This theme followed me to Manoj Chalam’s lecture about applying the Bhagavad Gita to modern times. With a sparkle in his eye, Manoj told us that you cannot solve a problem with the same consciousness as the problem. You must expand to become larger than the problem, to apply your spiritual experience and your intention towards it. He linked karma yoga – the yoga of action – to the way we can view challenges that arise. According to Manoj, with karma yoga we have a right to the action, but not a right to the results of the action. With right intention and a pure heart, we can take action towards solving the challenges we face, but the key is to stay present to the outcome but not attach to the result.
As I headed toward my fourth (maybe a little less scary) gondola ride back to the hotel, with my wing-woman Alanna at my side, I felt like I had a few more weapons in my internal arsenal to carry me over the mountain.
I hope you found your way to the majesty of Telluride safely. We arrived last night at 1:00am, our heads hitting the pillow just shy of 2:00am, with a wake-up call at 6:10am to get to registration and our first morning session. Yep – approximately 4 hours of sleep. Needless to say, I was a bit ‘out of my body, out of my mind’ when I arrived at Sarah Powers’s workshop this morning… a little cranky and agitated, no amount of caffeine could awaken me, tired bones and limbs. And not realizing that everything in Telluride was found by gondola, not helping with my massive fear of heights!
And of course everything happens for a reason. Sarah Powers’s gazelle-like grace, pure presence, and morning spiritual talk put me back in the yogic frame of mind. She reminded us that a daily practice allows us to embrace the changes in our bodies and minds rather than push or resist those changes. That “practice” and life becomes blurred when we look at our practice as something separate from having presence in every moment – then, we get to savor the sweetness of (in my case) – a bit of agitation, sleep in my eyes, and a harrowing ride on my first gondola since 1990.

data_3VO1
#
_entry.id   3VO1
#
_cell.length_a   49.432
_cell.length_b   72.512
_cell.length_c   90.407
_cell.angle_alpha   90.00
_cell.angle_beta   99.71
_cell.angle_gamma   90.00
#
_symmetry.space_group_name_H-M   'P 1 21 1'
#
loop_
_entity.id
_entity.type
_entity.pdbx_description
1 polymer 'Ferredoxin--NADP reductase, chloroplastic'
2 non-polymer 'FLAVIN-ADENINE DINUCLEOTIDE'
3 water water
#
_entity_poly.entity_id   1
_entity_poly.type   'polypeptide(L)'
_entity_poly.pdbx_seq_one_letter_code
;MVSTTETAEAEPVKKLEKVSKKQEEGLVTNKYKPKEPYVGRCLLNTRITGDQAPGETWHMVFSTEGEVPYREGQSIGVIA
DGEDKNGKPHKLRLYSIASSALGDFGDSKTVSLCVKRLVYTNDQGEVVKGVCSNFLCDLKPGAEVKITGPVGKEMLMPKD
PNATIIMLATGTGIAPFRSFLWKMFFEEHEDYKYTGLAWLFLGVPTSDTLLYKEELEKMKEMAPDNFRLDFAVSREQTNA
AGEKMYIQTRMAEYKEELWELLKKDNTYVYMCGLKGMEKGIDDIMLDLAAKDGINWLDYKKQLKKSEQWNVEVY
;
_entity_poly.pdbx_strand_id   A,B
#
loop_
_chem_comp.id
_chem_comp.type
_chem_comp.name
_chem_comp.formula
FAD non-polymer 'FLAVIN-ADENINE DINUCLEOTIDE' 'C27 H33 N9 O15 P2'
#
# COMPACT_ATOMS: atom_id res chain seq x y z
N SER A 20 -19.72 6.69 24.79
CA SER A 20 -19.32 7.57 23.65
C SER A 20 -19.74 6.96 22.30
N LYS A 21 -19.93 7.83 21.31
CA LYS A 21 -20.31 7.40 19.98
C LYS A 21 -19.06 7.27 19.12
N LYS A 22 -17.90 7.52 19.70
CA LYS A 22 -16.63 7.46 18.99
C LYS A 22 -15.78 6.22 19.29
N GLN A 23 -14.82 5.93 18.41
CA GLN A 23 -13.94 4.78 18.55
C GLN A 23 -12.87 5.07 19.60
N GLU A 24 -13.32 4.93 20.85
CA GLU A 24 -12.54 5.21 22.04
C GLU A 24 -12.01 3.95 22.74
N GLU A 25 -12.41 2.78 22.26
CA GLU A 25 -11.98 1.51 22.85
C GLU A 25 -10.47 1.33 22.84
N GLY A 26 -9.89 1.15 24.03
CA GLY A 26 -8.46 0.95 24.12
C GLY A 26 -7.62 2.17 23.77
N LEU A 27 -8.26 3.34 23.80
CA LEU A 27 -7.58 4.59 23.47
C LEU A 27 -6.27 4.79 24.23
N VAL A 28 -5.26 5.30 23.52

In blending insight and yoga, we see that each feeds the other – our insights lead to our yoga, and our yoga provides the insight to feel the moment on a variety of levels. When we inquire within, and listen deeply for the answers, then honor that place by being receptive, tired bones become a little more limber and the fatigue is replaced by a vibrant inner body. That’s the meaning of santosha, the Sanskrit word for contentment.
Suffice to say – my gondola ride back to my hotel for our lunch break was far less scary. I breathed deeply, saw the stunning scenery on a different level (literally and spiritually!), and my mini “disco-nap” was more restful than ever.
Hello yogis and yoginis… This is my first time to the Telluride Yoga Festival and I have to say, I’m really looking forward to it. Last year, my good friend, Jivamukti Yoga teacher Alanna Kaivalya told me how special this Festival is – from the deeper level of attention by master teachers, to the connections and friendships made in a more intimate setting, to the spectacular backdrop of Telluride – so it became a ‘must do’ on the calendar for this year.
I’ve been a Jivamukti Yoga teacher for a long time, and while Jivamukti is my ‘home’ and my foundational practice, there is so much to be drawn from the incredible range of experience from the teachers at this year’s Festival. My teacher David Life once said: “Try everything – every class, every style, every teacher. That way you know what to take along with you and what to leave behind.” With the diverse blend of amazing teachers this year, not to mention the cool lunchtime workshops (I’ve heard amazing things about primordial sound meditation and I can’t wait to see those Yoga Slackers in action!), Telluride Yoga Festival promises to enhance my practice on many levels, not to mention help address my fear of heights!
In addition to poking around all the workshops, I’ll be taking the Friday intensive to see balance of the yin and the yang with Insight Yoga teacher Sarah Powers; a session on bhakti yoga with Alanna Kaivalya (because who doesn’t need more love in their life!?); a grounding Iyengar workshop to help heal my recent knee surgery with Nancy Stechert; and easing my way toward the divine through a meditative vinyasa class with Scott Blossom.
Come say hello… I’ll be the yogini half on the mat, half on the laptop blogging live from the event!